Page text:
VAC was even compared with the traditional WM dressing method and proved to heal better. This only proves that VAC is indeed a promising and faster way to heal wounds.
The main purpose of this research is to look through the new way of wound healing. In the United States, over 2.8 million patients have chronic wounds and treatments cost billions of dollars per year. Wound healing is a complex process which starts with removal of debris, control of infection, clearance of inflammation, angiogenesis, deposition of granulation tissue, contraction, remodeling of the connective tissue matrix and maturation. This sequence of events should be undergone by the wound for proper healing whilst if it fails to undergo these events, a chronic open wound without anatomical or functional integrity results (Joseph, 2008).
Chronic wounds should be healed at a faster rate in order to decrease hospitalization days and thereby reduce costs. A product which delivers improved healing process could help in decreasing infection, amputation and length of hospital stay thus entails potential annual savings for healthcare cost. The introduction of vacuum-assisted closure (VAC) which utilizes subatmospheric technique may be the answer in this medical challenge. In VAC, placing an open-cell foam dressing is involved. It is placed into the wound cavity and controlled subatmospheric pressure is applied. The technique was observed to remove chronic edema which increases local blood flow and enhanced formation of granulation tissue (Joseph, 2008).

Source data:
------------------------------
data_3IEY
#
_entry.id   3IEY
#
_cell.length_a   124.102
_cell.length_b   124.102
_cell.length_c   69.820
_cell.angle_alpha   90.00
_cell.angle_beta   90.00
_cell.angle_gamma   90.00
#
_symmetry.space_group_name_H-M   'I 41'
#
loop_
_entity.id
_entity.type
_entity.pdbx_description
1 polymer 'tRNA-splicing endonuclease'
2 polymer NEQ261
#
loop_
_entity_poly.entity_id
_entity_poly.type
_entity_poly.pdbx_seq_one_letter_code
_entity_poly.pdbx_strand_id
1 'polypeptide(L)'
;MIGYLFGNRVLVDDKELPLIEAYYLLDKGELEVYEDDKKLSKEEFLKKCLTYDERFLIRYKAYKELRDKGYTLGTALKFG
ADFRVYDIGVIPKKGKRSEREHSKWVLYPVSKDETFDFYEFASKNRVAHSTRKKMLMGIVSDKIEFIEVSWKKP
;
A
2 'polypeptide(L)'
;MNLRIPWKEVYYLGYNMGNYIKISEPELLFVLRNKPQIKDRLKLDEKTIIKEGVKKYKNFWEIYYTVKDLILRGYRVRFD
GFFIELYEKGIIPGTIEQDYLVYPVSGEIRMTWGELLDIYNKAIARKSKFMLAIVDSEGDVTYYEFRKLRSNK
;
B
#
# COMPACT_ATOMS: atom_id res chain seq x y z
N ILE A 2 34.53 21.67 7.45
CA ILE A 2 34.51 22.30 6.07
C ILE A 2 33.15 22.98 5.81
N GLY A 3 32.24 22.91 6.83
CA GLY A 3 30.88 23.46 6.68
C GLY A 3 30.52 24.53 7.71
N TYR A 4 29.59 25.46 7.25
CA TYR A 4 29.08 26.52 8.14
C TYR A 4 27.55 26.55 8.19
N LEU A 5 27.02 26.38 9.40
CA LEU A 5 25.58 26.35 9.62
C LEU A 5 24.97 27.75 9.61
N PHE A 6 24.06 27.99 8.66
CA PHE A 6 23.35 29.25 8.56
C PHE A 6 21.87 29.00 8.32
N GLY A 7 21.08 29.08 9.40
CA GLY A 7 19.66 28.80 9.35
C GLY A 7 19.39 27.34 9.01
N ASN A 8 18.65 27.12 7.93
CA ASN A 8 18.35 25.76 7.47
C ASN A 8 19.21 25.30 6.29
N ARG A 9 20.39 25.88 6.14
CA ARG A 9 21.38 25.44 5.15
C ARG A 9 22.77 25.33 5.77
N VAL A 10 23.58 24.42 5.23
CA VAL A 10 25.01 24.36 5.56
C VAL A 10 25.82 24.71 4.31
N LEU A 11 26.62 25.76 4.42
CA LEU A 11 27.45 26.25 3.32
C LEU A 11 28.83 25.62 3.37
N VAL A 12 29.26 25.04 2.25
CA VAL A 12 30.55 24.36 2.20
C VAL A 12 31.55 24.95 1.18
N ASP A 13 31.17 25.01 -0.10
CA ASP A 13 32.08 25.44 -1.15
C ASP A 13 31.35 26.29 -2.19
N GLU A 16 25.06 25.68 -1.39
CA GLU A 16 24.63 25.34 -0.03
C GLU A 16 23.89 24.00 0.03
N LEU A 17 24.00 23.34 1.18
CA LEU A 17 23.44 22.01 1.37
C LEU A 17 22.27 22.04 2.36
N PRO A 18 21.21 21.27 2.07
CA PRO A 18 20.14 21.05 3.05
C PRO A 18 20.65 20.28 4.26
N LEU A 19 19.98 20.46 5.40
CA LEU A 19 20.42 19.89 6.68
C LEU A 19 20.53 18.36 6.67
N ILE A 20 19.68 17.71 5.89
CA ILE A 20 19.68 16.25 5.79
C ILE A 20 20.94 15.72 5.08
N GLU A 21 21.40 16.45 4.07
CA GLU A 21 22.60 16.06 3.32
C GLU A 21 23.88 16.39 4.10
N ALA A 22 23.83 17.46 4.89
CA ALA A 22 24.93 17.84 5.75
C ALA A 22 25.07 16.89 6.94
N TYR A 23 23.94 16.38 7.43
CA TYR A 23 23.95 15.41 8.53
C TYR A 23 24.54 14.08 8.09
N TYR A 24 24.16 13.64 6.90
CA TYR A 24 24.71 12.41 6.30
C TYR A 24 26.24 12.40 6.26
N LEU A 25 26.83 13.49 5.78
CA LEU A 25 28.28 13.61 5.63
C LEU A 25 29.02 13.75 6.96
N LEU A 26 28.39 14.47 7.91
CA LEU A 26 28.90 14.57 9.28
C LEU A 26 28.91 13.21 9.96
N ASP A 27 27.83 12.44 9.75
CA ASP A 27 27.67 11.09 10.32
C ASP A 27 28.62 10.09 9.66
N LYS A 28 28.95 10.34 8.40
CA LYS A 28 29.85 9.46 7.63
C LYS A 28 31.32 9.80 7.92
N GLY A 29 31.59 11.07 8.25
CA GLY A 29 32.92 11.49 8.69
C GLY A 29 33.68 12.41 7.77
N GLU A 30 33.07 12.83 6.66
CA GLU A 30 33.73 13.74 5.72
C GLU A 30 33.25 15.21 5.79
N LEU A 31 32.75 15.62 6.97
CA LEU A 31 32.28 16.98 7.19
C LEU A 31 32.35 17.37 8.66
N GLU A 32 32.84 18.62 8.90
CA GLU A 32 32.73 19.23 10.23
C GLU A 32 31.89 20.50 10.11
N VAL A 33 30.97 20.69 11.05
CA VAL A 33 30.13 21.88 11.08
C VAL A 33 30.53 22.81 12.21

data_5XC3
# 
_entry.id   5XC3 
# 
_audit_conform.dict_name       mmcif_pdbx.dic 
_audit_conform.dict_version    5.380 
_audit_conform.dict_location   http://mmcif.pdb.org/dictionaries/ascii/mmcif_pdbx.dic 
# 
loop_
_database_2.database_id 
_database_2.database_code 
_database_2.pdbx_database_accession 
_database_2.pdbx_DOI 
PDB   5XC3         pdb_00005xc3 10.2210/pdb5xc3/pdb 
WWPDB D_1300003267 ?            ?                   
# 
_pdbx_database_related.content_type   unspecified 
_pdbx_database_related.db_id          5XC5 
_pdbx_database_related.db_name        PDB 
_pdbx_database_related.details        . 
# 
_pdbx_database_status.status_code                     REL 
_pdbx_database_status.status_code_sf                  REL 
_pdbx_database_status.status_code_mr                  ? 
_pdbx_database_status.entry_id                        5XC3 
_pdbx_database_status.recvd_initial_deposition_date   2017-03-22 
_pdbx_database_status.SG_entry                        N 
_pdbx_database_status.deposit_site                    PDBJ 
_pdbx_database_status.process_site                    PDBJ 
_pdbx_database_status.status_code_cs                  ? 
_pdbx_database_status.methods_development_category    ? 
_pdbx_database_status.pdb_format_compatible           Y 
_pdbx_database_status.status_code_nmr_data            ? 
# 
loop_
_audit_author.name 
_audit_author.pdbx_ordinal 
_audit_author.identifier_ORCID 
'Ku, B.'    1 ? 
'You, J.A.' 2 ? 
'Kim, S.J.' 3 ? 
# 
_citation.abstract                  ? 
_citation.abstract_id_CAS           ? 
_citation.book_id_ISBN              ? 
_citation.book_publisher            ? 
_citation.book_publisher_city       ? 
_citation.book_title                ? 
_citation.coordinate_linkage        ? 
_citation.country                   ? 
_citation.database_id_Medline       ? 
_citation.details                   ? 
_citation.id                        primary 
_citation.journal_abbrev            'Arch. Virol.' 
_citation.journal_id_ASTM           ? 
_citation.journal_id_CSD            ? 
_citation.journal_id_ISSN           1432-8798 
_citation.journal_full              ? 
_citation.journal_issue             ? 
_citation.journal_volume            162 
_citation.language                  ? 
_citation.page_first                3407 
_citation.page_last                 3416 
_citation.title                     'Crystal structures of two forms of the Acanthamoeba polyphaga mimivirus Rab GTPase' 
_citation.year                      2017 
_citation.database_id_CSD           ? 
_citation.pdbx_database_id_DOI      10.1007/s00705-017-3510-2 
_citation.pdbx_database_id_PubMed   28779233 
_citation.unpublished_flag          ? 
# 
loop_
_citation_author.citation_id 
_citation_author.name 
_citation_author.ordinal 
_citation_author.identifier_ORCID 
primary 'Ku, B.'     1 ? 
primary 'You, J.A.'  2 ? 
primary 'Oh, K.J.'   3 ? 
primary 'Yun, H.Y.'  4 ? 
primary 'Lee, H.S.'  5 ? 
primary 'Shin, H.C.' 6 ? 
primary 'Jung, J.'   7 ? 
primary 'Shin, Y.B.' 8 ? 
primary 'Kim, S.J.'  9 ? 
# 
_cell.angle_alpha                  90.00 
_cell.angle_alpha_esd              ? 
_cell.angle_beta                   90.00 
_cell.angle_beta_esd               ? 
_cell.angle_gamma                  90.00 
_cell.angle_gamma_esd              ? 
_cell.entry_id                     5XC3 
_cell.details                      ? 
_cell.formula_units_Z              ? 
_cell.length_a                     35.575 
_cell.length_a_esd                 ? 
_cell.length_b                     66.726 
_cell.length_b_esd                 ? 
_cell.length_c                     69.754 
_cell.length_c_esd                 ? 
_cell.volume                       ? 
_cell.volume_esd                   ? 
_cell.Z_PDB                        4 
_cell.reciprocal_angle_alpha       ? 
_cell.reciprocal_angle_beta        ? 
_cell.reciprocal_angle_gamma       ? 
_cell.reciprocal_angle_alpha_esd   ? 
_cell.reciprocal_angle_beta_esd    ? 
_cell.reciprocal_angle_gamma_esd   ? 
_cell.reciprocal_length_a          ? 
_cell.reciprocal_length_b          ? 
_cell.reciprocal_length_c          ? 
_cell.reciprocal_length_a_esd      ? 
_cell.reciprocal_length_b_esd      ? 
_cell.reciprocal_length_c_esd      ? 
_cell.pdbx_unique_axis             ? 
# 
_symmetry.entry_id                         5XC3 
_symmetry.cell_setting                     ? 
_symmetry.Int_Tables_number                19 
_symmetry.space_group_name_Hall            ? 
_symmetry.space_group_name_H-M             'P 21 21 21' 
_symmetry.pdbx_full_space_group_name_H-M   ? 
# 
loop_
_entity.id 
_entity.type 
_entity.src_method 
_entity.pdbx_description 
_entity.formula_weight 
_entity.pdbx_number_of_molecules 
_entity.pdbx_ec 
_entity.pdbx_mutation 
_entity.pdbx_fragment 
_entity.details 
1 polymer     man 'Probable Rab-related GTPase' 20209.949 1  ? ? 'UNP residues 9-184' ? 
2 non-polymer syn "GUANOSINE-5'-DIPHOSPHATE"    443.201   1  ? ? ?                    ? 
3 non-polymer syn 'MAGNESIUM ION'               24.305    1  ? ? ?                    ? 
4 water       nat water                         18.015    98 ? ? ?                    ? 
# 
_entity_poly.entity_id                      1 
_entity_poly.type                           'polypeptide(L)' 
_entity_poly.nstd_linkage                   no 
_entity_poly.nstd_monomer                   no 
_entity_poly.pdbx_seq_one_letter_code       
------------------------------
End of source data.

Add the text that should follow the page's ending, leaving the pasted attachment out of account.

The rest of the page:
VAC applies negative pressure to wounds hence fluid is removed and growth of granulation tissue is stimulated. Acute, subacute and chronic wounds may be applied with VAC. Argenta, et al. have previously described the use of the VAC device to enhance healing and promote closure of a variety of open wounds FDA cleared VAC for clinical use. Frequent dressing changes which required when using WM, could be lessen by using VAC which requires dressing changes only every 48 hours (Joseph, 2008).
Review of the Literature
Senchenkov et al. (2007) conducted a study on the use of vacuum assisted closure (VAC) dressing for irradiated wounds. This study aimed to examine the outcomes of split-thickness skin grafts (STSG) secured by VAC during the early part of the postoperative period. Reviews were done on the records of 17 preoperatively radiated patients with extremity sarcomas that was reconstructed with STSGs combined with VAC to assess the efficiency of VAC in this purpose.
Through January 1997 and December 2005, there have been 19 patients identified to base on their records to have undergone STSG reconstruction of irradiated extremity defects with VAC. These patients had soft tissue sarcomas. External beam radiation was used to treat the tumor bed and added with intraoperative radiation or brachytherapy. This was done before skin was grafted. Two of these patients however were excluded in the study because one had necrosis of the underlying irradiate muscle flaps while the other had 40% skin graft placed with epidermis which faced the recipients bed. This left 17 patients (9 men and 8 women, age 42 to 82, mean 65) to be